Setting Mask Expansions by Design Rules

To set the mask expansions in the design rules:

  1. Confirm that the Expansion value from rules option is enabled in the Paste Mask Expansion and/or Solder Mask Expansion sections of the Pad dialog.
  2. With a PCB open (you can simply create a temporary new PCB file if you do not have a PCB open) select Design » Rules from the PCB Editor menus and examine the Mask category design rules in the PCB Rules and Constraints Editor dialog. These rules will be obeyed when the footprint is placed in the PCB. Note: The rule system is hierarchical, you can define a higher priority rule to selectively override the general rule that applies to the entire board, if required.

Manually Specifying Mask Expansions

To override the expansion design rules and specify a mask expansion as a pad attribute:

  1. Select Specify expansion value in the Paste Mask Expansion and/or Solder Mask Expansion sections of the Pad dialog.

  1. Type the required value(s) then click OK. Save the footprint.

Designator and Comment Strings

Default Designator and Comment Strings

What you are building in the library is a footprint. When that footprint is placed on a board, it is given a designator and comment and is then referred to as a component. You do not need to manually define placeholders for the designator and comment strings when you build the footprint as these are added automatically when the footprint is placed on a board. The locations of these strings are determined by the designator and comment string Autoposition options in the Component dialog. You can pre-define the required string position (and size) in the PCB Editor - Defaults page of the Preferences dialog.

Additional Designator and Comment Strings

There may be situations where you would like additional copies of the designator or comment strings. As an example, your assembly house wants a detailed assembly drawing with the designator shown within each component outline, while your company requires the designator to be located just above the component on the component overlay on the final PCB. This requirement for an additional designator can be achieved by including the .Designator special string in the footprint (there is also a .Comment special string). To satisfy your assembly house requirement, you would place the .Designator string on a mechanical layer in the library editor, then generate a printout that included this layer. If you need this feature:

  1. Display the required mechanical layer by enabling the Show and Enable options for each mechanical layer in the View Configurations dialog (Design » Board Layers & Colors).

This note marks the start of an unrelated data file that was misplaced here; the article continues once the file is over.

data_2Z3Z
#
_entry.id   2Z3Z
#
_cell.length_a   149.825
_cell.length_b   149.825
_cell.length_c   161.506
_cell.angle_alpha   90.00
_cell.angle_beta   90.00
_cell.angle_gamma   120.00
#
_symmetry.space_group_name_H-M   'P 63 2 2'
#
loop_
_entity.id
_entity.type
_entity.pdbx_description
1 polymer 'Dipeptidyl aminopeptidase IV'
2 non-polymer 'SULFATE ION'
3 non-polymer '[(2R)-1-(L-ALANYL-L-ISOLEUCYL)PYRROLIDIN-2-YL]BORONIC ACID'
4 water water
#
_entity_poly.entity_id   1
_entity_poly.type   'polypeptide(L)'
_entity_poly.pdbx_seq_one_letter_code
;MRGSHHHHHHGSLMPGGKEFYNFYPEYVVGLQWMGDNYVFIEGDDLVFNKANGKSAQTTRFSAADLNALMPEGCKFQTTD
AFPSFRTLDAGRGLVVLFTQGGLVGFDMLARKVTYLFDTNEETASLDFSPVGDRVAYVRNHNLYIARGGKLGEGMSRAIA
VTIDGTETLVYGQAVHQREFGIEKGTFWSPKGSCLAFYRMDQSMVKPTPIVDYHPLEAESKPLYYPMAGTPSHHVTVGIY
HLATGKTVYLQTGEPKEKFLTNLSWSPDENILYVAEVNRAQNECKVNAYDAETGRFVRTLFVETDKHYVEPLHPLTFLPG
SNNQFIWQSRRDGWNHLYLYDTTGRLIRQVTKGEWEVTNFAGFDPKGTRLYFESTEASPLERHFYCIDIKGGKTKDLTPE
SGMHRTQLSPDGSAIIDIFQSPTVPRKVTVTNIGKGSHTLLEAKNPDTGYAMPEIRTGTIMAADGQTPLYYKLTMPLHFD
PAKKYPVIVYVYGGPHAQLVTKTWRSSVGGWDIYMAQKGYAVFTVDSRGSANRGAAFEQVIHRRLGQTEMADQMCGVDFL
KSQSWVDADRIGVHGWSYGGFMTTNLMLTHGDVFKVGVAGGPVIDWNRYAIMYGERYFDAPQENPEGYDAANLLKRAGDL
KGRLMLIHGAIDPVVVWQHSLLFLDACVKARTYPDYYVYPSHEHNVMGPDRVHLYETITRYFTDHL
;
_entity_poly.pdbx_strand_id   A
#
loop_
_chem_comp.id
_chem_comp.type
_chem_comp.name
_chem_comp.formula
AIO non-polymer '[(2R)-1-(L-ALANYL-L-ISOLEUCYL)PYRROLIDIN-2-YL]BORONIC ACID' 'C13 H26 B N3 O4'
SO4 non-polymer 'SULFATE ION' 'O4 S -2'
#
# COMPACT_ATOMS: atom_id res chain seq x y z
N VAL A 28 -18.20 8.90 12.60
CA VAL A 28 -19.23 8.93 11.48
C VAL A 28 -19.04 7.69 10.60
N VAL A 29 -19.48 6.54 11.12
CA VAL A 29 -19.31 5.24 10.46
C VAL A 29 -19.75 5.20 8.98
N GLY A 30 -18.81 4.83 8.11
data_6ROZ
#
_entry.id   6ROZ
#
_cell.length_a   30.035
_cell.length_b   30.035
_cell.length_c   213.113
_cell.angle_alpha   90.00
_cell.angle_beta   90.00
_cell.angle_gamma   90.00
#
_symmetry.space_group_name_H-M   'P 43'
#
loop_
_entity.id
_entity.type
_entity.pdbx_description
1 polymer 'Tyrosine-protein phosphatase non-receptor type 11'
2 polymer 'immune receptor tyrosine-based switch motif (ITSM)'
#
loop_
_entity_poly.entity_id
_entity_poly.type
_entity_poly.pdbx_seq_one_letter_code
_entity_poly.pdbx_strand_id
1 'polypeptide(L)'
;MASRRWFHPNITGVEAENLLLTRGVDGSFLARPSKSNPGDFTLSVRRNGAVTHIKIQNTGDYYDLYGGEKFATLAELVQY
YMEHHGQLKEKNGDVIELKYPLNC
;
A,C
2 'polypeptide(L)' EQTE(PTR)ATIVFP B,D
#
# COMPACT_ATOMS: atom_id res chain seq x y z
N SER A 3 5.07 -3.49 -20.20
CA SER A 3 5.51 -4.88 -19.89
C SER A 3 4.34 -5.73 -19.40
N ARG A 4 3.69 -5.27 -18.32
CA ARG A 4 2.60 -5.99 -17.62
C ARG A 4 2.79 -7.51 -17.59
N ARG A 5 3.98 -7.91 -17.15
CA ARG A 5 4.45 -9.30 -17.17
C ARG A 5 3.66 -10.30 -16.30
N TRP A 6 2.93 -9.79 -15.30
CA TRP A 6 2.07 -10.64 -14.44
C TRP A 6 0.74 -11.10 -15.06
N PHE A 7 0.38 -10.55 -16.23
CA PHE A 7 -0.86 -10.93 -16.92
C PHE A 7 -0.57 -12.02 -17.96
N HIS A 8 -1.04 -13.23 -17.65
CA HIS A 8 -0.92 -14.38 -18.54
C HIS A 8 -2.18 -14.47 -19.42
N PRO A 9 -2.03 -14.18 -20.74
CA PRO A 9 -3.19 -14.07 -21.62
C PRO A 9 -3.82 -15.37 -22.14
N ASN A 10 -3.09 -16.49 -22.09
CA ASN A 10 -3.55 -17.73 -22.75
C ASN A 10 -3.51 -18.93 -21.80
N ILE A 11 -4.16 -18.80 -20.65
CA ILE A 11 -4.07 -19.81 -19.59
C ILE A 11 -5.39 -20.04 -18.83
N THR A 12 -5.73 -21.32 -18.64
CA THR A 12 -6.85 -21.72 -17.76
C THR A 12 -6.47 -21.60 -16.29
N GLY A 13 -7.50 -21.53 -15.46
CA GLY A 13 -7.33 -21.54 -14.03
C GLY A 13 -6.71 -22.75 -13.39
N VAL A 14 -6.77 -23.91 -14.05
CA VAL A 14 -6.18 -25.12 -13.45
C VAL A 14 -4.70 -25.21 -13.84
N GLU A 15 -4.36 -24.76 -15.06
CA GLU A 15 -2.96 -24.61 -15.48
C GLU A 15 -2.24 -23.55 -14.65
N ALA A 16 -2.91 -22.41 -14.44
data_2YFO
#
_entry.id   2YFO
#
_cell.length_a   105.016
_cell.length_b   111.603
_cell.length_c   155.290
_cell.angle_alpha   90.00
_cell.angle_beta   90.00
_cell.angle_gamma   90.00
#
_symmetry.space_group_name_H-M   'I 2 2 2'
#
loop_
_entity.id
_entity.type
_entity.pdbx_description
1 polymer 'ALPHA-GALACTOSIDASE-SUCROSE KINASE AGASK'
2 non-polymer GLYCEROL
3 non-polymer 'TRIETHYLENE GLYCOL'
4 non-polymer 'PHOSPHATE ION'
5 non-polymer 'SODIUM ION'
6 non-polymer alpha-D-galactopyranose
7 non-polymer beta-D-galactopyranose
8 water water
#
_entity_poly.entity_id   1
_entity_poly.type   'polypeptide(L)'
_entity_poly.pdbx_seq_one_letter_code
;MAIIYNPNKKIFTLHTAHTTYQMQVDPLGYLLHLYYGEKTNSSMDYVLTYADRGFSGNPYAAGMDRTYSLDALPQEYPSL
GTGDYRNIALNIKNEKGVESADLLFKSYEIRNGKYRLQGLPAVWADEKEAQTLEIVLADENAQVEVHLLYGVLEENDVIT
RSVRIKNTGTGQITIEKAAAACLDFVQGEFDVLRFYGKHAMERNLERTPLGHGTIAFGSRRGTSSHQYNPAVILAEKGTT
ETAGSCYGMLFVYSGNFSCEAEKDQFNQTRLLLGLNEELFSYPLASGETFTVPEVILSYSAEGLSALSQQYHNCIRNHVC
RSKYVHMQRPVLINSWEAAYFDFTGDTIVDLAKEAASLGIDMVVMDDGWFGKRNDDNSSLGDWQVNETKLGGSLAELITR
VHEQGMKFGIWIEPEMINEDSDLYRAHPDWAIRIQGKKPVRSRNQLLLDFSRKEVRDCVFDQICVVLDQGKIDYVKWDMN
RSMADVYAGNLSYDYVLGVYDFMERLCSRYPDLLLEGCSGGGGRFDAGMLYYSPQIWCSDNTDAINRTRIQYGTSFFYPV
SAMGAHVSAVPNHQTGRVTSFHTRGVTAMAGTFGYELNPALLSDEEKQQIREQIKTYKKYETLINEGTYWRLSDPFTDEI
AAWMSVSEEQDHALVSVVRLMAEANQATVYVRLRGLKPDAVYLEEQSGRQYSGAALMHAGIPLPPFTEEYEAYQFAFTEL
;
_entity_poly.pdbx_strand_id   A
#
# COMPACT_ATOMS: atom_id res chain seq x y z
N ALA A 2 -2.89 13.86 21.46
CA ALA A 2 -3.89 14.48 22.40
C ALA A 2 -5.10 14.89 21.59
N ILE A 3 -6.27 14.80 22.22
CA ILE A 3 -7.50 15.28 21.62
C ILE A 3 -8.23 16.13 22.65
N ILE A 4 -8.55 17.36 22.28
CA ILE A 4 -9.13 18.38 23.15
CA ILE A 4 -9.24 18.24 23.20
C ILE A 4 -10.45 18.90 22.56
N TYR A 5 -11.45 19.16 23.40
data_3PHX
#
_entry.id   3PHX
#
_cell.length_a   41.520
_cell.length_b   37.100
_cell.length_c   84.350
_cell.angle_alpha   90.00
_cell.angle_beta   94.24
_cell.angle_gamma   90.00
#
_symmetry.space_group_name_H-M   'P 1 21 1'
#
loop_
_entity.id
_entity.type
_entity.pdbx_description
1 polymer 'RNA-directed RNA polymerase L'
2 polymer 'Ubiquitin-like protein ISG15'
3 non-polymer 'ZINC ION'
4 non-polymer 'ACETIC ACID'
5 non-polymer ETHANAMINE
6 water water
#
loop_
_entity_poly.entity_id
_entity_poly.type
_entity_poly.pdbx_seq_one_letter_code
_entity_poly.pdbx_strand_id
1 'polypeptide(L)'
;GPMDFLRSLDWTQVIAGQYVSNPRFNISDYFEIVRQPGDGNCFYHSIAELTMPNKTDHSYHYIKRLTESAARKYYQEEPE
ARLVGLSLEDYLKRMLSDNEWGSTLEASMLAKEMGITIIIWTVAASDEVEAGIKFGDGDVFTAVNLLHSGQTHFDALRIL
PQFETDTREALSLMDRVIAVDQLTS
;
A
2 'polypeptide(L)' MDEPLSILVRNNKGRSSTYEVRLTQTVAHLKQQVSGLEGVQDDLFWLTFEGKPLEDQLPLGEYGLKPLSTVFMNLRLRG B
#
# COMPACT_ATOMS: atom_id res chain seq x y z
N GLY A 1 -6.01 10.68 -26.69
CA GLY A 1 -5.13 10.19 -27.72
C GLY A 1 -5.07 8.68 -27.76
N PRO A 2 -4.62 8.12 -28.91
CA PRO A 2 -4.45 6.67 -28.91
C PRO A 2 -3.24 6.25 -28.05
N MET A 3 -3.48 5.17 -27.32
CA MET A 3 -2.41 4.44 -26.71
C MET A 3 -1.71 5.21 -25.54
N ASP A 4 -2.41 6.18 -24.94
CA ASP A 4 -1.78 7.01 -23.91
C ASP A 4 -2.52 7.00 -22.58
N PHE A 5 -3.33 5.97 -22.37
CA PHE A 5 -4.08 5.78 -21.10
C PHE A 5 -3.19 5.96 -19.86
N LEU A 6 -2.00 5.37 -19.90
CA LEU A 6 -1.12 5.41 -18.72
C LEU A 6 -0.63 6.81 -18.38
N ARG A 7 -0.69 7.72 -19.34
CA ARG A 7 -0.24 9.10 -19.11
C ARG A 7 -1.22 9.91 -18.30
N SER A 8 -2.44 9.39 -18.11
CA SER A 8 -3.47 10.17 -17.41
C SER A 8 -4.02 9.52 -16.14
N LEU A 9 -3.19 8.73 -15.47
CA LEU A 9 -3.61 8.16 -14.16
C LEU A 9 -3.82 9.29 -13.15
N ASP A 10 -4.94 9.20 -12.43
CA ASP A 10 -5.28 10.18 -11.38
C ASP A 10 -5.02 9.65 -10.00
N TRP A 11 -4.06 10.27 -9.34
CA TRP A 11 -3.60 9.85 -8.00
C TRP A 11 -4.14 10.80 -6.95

1. Click on the Mechanical layer tab at the bottom of the design window to activate this layer. The tab will be highlighted and all new text will be placed on this layer.
  2. Select Place » String (shortcut P, S) or click on the Place String button.
  3. Press the Tab key to display the String dialog. Enter ".Designator" in the Properties text box. Set Height to 40mil and Width to 6mil in the diagram then click OK. The bottom left corner of the actual designator will locate where the dot in the .Designator string is located.
  4. Now we can place the text string. Press the spacebar to rotate the text string, position it in the required location, and click to place it. Right-click or press Esc to exit string placement mode.
  5. If required, place the .Comment special string using the same procedure.
  6. To test the special strings, place the footprint on a PCB. You can place the footprint by right-clicking on its name in the PCB Library panel and selecting Place to open the Place Component dialog (assuming a PCB is open). If the designator is not displaying when the footprint is placed in the PCB document, make sure that the Convert Special Strings option is selected in the View Options page of the View Configurations dialog in the PCB Editor.

Handling Special Layer-specific Requirements such as Glue Dots

There are a number of special requirements a PCB component can have, such as needing a glue dot or a peel-able solder mask definition. Many of these special requirements will be tied to the side of the board that the component is mounted on, and must flip to the other side of the board when the component is flipped. Rather than including a large number of special purpose layers that may rarely be used, Altium Designer's PCB editor supports this requirement through a feature called layer pairs. A layer pair is simply two mechanical layers that have been defined as a pair. Whenever you flip a component from one side of the board to the other, any objects on a paired mechanical layer are flipped to the other mechanical layer in that pair. Using this approach, you select a suitable mechanical layer to include the glue dot (or other special requirement) and define its shape using the available objects. When you place that footprint onto a board, you must set up the layer pairing. This instructs the software which layer it must transfer objects to when this component is flipped to the other side of the board. You cannot define layer pairs in the PCB Library Editor; this is done in the PCB Editor.